Small-scale farmers in developing countries struggle with problems of access to credit and finding a secure market to sell their crops in addition to worsening soil erosion and looming climate change.
Increasing agricultural productivity is a priority task for development practitioners in their work of rural transformation. This is particularly true in the developing nations. Limited resource reduced by expanding urban and industrial areas and mounting population pressures make it essential to concentrate in the years and decades ahead on increasing agricultural production. At the same time other forms of income-generation such as village-based industries must be expanded. There is a clear trend towards larger farms. More people in rural areas are being added to the non-landowning category. The present scale of economic activities in rural areas cannot provide productive and gainful employment to this increasing labour force. The resulting migration to urban centres has created problems in the cities and towns which are not able to absorb this influx ant provide the services necessary for human living. The rural areas are becoming depleted of talents skills and resources.
This development has led to other problems. The increasing demands for domestic fuel industrial raw materials and land for the landless are cutting into the forests and marginal lands and disturbing the ecological equilibrium. Soil is being eroded, lakes and rivers are silting up and frequent floods are causing havoc to property, crops and livestock.
Small and marginal farmers, the landless, tribal peoples and others are caught in this process They are losing in the competition with those who have better placed land and other productive assets. They depend for their livelihood on occupations which are risky and not properly serviced and protected. Production of traditional field crops without adequate returns to the soil has made both the people and the soil vulnerable. In this battle for survival these people are compromised for a security with meagre returns. They are hesitant about practising new technologies which hold a promise of a better quality of life until they feel secure in their journey into new realms. In traditional rural societies the power structure has not undergone significant change despite democratization and modernization. This structure operates at a disadvantage for the weaker sections. The large landowner has been able to develop a better rapport with institutions and organizations working for the development of rural people. But the rural poor are still largely unable to assert themselves to gain their share of the fruits of development resulting from the efforts of government and non-government organizations and foundations.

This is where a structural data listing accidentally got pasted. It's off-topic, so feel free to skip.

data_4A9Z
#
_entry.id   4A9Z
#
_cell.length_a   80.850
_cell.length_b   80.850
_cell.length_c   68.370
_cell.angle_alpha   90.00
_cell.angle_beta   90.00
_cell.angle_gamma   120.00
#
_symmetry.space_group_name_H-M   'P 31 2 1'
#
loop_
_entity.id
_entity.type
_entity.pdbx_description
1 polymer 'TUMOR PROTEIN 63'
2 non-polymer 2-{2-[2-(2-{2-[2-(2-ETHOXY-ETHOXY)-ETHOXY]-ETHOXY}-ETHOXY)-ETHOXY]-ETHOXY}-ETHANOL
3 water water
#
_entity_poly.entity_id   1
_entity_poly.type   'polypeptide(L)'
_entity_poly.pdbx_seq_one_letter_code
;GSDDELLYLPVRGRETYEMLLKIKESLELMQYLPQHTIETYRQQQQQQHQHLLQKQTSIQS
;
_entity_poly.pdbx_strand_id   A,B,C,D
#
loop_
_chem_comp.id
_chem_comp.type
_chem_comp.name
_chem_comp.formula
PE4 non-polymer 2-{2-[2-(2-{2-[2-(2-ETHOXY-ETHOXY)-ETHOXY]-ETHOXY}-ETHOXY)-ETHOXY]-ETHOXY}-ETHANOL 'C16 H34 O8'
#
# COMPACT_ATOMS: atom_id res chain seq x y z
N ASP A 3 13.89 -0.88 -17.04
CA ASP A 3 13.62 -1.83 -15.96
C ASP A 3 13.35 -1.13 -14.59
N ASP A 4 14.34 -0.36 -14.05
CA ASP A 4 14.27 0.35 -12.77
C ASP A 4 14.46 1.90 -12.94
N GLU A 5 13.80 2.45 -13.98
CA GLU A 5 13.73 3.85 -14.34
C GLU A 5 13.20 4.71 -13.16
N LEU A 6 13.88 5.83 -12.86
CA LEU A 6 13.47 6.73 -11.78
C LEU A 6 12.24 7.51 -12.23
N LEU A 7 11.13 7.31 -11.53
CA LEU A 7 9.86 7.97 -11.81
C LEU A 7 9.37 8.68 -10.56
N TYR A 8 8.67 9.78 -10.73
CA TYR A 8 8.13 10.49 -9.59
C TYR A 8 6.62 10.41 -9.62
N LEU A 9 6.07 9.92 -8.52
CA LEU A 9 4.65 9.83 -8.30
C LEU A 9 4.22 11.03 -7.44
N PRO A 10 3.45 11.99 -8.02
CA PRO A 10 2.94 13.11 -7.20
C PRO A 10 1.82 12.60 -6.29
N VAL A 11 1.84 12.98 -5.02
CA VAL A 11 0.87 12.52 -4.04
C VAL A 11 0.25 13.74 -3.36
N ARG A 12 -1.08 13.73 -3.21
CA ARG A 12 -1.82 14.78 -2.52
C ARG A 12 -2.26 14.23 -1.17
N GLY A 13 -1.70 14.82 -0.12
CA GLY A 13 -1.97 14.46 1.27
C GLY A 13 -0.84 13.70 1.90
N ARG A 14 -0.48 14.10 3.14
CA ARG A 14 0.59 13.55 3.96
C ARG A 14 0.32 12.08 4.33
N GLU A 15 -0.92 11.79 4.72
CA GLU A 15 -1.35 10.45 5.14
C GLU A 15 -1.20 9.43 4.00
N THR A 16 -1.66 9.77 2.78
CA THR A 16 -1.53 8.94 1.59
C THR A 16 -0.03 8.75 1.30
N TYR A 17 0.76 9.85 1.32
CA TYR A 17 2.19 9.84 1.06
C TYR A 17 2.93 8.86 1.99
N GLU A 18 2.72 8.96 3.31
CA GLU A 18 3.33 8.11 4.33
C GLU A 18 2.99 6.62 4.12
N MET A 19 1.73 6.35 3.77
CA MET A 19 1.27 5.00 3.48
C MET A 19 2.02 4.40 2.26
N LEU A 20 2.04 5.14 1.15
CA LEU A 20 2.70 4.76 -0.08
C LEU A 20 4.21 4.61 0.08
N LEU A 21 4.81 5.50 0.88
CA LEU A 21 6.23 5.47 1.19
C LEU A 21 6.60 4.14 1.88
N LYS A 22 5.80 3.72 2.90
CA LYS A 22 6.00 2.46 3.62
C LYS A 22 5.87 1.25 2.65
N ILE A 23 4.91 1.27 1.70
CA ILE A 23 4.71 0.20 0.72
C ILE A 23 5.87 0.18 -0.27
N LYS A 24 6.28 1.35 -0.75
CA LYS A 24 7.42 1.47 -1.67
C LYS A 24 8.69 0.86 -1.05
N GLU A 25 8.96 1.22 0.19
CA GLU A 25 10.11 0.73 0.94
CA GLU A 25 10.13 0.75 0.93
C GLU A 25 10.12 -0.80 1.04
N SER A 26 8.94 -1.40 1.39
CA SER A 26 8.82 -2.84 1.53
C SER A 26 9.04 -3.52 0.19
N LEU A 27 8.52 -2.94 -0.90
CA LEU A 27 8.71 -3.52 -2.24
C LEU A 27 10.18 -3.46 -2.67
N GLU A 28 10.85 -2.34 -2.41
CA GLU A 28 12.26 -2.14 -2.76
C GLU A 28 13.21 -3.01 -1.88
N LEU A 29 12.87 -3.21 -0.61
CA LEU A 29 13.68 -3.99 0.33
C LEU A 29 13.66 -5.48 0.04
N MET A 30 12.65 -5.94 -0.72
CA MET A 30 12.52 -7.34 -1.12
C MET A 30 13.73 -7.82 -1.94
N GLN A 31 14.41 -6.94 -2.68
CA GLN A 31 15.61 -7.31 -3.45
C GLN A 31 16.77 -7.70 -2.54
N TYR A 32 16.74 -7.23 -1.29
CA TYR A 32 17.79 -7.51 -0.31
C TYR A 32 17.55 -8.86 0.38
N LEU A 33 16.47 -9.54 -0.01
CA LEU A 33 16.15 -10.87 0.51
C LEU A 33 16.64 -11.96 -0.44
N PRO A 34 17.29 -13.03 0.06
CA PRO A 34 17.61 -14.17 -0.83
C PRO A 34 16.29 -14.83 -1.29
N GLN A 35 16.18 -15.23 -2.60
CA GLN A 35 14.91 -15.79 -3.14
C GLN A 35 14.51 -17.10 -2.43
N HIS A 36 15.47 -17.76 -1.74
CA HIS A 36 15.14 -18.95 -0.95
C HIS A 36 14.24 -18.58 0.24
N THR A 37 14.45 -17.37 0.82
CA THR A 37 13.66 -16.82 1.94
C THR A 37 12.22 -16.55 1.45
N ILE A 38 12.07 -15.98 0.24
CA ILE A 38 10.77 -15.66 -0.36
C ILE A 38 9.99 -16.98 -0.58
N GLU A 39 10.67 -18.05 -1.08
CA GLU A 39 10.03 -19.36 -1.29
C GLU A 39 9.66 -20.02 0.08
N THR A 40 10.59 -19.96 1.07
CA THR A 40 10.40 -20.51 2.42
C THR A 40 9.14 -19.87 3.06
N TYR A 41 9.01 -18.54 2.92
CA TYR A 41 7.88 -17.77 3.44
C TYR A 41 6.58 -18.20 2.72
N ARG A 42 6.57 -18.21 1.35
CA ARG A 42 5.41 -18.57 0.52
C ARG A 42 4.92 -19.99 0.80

Awakening the rural poor to their rights and to the opportunities available to them through national and state rural development policies is crucial to rural transformation. It is also important that they learn to organize themselves to take advantage of developments in science and technology. Governments have given a very high priority to agricultural development and increasing the agricultural productivity of small farmers and rehabilitating the landless and underprivileged. Technology is available which can increase the income of small farmers and can rehabilitate the landless. Non-governmental organizations are developing strategies to effectively reach the rural people, particularly the poor.
The Food and Agriculture Organization of the United Nations (FAO) is focusing attention on the need to increase the productivity of both small farmer holdings and the landless. In 2002 FAO estimated that 16 billion dollars were needed annually to mobilize resources to help farmers in developing countries. For the developed countries, the amount of sixteen billion dollars is less than they transfer to their own agriculture every 20 days.
The mission of the European Centre for Ecological and Agricultural Tourism-Poland (ECEAT-Poland) is to use ecological tourism to organic farms as a tool to help small farmers make a sometimes difficult transition from conventional agriculture to ecological agriculture. In this way the farmers benefit financially while environmentally sound practices are spread, and the natural landscape, biodiversity and local culture and traditions are protected and shared with visitors. By working in a cooperative and ecological way small Polish farmers will be able to protect their livelihoods and their traditional way of life in a coming period of difficult economic and social transformation.
Agricultural production is the best safety net against poverty and hunger in most developing countries. But payouts for western food producers are wrecking potential markets in North America, Europe and Japan for small farmers in Latin America, Africa and Asia. Subsidies subsidies to export big grain crops such as wheat and corn can also destroy livelihoods in small countries, because they are sometimes sold at below the local cost price.